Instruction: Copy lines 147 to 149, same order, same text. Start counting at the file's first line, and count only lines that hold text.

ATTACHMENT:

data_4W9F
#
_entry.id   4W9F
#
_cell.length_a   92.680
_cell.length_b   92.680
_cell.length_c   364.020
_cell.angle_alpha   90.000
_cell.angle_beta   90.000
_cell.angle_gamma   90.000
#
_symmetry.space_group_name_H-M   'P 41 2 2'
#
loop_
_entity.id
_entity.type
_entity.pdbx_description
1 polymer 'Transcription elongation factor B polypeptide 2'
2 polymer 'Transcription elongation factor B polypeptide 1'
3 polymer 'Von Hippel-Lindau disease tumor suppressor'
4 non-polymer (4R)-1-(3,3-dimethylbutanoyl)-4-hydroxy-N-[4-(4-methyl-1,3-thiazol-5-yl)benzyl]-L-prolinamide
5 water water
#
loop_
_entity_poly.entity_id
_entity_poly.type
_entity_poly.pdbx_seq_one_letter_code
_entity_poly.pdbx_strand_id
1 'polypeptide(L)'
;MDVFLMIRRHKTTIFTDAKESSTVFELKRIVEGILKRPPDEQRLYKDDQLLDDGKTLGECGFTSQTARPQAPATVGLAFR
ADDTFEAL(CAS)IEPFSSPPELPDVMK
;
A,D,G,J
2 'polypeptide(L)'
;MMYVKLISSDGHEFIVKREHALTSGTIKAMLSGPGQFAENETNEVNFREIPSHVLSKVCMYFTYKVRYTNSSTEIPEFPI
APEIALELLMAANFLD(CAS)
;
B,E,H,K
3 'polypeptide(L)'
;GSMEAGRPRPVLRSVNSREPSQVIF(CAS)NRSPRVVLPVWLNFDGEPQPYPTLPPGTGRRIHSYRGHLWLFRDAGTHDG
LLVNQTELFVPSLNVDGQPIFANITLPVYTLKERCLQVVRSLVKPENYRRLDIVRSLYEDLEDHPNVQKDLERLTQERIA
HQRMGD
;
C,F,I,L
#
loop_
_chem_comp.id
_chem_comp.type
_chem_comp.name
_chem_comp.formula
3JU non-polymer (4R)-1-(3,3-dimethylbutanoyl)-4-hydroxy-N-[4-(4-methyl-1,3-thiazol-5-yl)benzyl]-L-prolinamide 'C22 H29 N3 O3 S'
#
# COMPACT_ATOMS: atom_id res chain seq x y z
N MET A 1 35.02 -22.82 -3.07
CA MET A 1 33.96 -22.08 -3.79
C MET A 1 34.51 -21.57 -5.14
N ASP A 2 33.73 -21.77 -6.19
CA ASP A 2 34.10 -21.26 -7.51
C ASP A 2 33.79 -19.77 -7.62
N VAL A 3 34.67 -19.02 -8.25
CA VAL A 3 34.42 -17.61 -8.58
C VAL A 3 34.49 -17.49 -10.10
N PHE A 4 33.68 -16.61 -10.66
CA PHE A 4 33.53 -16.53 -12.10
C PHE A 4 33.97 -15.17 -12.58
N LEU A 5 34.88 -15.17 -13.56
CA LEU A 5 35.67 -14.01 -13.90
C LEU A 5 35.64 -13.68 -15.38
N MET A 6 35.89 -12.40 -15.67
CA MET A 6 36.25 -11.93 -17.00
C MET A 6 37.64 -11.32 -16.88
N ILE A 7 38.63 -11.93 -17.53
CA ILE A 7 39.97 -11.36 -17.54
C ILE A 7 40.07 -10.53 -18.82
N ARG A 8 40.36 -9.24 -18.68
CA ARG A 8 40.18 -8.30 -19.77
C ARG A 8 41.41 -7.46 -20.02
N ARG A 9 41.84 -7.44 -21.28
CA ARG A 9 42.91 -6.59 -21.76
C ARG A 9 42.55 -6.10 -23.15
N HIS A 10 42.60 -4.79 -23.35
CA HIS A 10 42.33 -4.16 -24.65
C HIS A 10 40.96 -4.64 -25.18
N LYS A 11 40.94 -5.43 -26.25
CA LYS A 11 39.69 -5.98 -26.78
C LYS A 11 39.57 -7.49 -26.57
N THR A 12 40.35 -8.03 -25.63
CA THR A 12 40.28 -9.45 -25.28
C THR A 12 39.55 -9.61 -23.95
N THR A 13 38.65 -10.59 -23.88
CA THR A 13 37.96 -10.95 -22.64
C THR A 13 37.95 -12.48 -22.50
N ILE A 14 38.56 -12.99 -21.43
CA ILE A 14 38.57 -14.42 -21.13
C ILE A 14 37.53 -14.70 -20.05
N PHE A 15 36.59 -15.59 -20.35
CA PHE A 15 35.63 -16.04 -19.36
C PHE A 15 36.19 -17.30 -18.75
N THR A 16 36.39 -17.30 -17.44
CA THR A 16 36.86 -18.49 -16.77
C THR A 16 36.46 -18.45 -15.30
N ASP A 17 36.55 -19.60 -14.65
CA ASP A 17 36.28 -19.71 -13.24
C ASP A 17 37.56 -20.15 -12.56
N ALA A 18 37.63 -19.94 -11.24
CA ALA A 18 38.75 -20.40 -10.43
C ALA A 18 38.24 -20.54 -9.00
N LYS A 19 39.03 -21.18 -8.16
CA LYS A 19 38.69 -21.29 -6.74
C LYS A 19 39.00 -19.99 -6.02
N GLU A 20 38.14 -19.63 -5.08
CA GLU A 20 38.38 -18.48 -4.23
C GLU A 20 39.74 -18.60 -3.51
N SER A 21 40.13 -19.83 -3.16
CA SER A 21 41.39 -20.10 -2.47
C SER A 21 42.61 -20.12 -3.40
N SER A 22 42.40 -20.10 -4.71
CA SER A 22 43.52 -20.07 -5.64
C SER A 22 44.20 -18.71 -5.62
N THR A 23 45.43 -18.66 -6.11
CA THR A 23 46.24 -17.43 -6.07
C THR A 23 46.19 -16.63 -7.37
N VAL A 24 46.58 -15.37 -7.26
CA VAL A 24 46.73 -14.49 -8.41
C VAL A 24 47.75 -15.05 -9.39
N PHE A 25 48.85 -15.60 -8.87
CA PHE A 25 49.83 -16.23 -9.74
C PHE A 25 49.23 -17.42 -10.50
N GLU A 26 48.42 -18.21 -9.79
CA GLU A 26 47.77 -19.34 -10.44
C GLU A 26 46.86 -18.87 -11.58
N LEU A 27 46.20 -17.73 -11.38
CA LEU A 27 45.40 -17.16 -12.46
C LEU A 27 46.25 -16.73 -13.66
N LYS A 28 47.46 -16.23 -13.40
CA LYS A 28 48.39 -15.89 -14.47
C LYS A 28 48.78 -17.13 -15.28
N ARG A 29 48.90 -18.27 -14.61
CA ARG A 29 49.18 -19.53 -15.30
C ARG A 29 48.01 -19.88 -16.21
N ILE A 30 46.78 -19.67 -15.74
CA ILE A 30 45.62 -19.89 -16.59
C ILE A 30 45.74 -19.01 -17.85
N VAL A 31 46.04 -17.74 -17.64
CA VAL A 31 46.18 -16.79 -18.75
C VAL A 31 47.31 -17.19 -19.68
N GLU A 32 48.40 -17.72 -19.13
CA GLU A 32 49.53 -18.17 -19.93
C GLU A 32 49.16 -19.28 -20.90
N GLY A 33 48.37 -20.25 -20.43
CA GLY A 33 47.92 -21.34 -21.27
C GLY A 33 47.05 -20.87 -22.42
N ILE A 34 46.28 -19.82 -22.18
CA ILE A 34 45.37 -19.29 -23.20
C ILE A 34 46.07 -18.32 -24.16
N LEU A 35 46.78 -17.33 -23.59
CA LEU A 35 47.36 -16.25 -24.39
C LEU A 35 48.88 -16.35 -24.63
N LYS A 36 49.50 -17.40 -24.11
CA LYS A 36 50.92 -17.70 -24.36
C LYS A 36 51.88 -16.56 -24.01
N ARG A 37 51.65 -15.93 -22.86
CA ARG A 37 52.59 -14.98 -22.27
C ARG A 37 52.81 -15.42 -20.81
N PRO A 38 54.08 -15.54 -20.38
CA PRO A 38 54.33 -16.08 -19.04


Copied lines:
N GLU A 32 48.40 -17.72 -19.13
CA GLU A 32 49.53 -18.17 -19.93
C GLU A 32 49.16 -19.28 -20.90